The reason that I’m so fascinated with these new era of devices is because I can see them impacting small businesses in a large way. Think about this, say a small business with 5-10 employees, instead of buying their employees traditional desktop computers, they bought them one of these devices instead with an LTE connection? And if you add to that a cloud based phone system such as Grasshopper or RingCentral, you would eliminate the need for an office network all together. No more ISPs, routers, firewalls, servers, switches, etc. Plus, since these devices are secure by default, you have a lot less reliance on IT people.

I’m the first one to admit that all the pieces aren’t quite in place yet. For instance, there will still be a need for printers and copiers to have some type of network connection. And the wireless providers need to be a lot less restrictive on data caps and data throttling. I do see the pieces falling into place sooner rather than later. If you look at the typical small business productivity software such as Office, Quickbooks, communication and file sharing and collaboration, all the biggest software providers have cloud and/or app equivalents of their products.

Something to think about.

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Disk Imaging

I’m beginning to feel old here but I remember my first IT job at my high school. At that time, Windows XP had just came out and all the computers on campus were running Windows ME. My first year working there, we spent the whole winter break manually formatting the existing computer lab computers, installing Windows XP, installing all of the Windows Updates, installing Microsoft Office, Adobe Reader, Flash, installing all of the network printers, etc. Over and over and over, again all by hand (I still have that damned Windows XP product key memorized).

This was before I discovered imaging. Fast forward 15 years, I very rarely ever rebuild a system from scratch because I developed a new habit. Whether it be for my personal computers or computers for clients, I get the system setup perfectly the first time, create an image for that system and store it. This way, if that computer ever crashes or it becomes time for a client to buy new systems, I just pop start the image restore, come back half an hour to an hour later and vola! A perfect, clean system already configured.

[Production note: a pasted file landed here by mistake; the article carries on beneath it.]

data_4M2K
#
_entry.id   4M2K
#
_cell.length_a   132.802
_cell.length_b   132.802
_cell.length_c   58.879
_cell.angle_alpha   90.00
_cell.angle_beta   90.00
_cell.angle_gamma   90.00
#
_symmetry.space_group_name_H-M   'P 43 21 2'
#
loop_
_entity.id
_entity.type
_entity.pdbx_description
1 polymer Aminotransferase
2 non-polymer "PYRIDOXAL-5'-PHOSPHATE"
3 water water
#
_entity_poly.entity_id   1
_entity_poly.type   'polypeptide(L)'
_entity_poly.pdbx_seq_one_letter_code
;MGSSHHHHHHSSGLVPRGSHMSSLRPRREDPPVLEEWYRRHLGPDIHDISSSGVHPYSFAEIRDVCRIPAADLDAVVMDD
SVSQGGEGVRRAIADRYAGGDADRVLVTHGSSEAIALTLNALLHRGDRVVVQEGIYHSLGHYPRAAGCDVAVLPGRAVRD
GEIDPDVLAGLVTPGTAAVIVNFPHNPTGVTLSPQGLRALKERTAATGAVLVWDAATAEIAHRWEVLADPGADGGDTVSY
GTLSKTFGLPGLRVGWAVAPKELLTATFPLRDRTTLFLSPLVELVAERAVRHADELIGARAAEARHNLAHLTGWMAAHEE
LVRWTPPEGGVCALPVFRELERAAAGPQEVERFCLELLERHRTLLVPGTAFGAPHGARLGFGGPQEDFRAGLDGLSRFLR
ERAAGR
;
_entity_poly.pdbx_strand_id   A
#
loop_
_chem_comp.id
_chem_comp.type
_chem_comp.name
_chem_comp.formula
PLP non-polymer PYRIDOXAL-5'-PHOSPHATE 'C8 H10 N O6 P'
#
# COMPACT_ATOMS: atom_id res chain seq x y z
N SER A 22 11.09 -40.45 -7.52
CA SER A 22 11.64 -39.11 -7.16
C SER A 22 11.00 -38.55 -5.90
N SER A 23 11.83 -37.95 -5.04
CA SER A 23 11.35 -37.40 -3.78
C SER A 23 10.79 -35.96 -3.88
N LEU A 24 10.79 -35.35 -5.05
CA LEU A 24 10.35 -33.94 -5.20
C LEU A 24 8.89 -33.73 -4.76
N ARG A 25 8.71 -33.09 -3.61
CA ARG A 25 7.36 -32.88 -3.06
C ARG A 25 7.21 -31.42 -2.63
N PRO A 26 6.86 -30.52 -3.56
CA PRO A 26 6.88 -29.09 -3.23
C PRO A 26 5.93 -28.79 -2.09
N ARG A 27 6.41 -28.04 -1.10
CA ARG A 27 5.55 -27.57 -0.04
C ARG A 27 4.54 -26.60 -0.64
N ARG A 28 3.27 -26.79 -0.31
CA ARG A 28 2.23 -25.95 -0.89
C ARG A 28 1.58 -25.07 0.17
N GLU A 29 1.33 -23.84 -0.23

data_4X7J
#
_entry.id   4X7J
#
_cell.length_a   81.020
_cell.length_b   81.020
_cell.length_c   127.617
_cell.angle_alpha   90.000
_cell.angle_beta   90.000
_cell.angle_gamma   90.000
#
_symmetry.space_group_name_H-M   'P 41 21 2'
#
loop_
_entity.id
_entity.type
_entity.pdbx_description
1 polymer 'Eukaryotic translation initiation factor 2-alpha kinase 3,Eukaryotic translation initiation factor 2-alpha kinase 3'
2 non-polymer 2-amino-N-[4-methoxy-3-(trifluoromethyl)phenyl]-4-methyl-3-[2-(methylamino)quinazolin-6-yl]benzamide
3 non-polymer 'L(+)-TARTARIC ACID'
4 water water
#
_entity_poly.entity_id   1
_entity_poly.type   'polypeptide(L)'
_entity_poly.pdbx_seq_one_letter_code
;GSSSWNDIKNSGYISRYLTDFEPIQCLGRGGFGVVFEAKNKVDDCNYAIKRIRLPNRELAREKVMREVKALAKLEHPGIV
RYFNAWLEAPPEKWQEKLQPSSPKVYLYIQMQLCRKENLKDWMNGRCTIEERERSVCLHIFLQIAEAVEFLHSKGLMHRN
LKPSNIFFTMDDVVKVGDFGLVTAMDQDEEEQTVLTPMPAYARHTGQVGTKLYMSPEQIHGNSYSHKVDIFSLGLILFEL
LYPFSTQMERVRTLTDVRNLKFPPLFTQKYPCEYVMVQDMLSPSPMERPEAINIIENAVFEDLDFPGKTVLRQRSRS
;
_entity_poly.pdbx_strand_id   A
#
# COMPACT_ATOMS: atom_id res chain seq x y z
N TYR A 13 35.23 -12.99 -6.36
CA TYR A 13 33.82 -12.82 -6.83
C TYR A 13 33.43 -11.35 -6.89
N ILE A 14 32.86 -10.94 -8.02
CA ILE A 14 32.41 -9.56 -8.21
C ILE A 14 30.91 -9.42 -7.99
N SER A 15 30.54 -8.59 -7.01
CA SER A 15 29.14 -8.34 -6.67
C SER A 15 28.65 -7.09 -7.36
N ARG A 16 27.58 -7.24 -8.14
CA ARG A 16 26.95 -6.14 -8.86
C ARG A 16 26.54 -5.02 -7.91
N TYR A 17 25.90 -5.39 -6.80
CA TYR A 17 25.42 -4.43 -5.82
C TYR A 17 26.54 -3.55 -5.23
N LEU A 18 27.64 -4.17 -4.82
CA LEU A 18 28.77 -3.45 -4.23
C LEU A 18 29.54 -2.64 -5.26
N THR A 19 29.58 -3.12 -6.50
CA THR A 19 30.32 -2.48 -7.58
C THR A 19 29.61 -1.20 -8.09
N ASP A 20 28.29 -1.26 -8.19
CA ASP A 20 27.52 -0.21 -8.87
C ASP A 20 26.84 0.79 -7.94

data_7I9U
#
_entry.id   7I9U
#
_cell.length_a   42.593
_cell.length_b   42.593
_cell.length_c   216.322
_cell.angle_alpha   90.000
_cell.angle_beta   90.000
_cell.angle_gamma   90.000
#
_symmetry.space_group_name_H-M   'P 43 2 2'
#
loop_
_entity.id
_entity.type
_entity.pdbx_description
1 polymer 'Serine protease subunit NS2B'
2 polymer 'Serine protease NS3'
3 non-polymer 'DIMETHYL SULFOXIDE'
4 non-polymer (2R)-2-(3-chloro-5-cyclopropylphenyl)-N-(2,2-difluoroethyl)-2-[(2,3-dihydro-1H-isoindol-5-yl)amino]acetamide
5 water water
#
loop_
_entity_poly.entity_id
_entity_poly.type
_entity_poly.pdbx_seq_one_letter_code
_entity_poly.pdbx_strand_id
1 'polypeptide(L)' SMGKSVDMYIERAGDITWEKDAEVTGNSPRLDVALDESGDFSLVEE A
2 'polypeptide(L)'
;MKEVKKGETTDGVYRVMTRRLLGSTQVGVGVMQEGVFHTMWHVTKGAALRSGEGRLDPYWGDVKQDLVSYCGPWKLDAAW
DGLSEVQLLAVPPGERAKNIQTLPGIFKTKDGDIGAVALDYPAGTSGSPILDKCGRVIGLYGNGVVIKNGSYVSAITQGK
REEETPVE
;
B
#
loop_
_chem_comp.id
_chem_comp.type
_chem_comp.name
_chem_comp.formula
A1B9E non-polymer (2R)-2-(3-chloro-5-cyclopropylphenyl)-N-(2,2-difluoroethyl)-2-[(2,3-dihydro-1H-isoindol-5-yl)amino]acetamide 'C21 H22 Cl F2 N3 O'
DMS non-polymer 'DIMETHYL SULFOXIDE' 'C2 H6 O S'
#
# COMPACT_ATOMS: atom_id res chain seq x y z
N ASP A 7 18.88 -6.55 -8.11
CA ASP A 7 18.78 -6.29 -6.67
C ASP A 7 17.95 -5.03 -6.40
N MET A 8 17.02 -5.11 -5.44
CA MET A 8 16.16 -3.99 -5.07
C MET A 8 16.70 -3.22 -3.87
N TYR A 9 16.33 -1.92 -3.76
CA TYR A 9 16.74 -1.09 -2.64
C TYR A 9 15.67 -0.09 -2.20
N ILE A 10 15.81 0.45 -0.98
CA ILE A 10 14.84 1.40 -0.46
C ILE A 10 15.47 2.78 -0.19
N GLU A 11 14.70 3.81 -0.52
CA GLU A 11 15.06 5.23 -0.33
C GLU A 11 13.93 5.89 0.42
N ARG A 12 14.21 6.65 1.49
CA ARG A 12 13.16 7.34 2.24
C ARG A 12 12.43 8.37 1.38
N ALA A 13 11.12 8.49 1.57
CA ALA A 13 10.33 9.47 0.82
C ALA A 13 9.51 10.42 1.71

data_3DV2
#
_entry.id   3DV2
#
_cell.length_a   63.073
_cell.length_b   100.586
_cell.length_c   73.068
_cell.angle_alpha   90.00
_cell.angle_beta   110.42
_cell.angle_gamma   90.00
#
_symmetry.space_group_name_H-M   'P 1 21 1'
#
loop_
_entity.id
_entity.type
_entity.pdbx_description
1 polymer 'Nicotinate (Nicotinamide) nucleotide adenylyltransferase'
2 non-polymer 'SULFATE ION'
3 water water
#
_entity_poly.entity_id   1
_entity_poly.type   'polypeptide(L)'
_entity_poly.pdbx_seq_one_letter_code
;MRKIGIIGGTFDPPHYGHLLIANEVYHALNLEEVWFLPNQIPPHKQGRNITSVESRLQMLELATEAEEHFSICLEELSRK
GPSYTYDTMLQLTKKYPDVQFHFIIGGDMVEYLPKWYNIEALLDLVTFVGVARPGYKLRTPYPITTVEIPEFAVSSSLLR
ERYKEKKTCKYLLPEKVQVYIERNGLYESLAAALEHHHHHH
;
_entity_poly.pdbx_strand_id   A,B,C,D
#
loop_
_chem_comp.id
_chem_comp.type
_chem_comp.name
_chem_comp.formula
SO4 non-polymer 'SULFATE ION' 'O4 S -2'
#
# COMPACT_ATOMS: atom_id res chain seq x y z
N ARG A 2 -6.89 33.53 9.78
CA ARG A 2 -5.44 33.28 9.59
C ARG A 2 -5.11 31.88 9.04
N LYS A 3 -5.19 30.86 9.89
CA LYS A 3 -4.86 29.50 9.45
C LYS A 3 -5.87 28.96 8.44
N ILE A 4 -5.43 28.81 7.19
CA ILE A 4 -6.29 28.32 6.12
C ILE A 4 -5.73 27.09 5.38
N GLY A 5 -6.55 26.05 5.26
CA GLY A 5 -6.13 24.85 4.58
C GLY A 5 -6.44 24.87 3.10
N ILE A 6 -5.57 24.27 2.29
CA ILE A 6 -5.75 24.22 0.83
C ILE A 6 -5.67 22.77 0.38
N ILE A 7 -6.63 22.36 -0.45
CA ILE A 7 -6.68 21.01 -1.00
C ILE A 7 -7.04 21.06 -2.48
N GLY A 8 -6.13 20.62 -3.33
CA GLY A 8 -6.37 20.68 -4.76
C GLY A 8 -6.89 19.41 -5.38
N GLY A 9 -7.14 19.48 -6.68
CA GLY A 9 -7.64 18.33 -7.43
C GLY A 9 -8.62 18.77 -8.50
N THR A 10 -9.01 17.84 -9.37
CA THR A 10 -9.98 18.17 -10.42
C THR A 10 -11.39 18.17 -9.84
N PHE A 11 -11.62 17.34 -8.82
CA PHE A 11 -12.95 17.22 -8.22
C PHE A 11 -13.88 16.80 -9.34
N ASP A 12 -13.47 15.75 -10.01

When I started working at California State University, Bakersfield I started in the “installs” department. Our job was whenever departments would order new computers, we were tasked with getting them configured with the necessary software both for the departments standards as well as the campus standards. At that time, we used Symantec’s Ghost to create an image for each particular model of a system that the campus would buy so when we would get that model again, we would already have an image for it. However, by the time my tenure of working there completed, we had signed a contract with Dell where every six months or so, we would send a master image off to them and Dell would do the imaging for us prior to shipping. Because the campus was constantly buying new computers, we could do that.

For small businesses, however, they only upgrade their hardware once every few years, if that. So I highly recommend that when you do purchase new computers for your small business, create an image and try your best to have everybody on the same model and vendor of computer (even though there are utilities to create universal images to be able to create and restore images to and from different hardware).

My go to imaging software for both personal practice and for my IT clients has always been Acronis True Image because of its simplicity and price, it starts at just $50.

So, start using imaging! Your future self will thank you!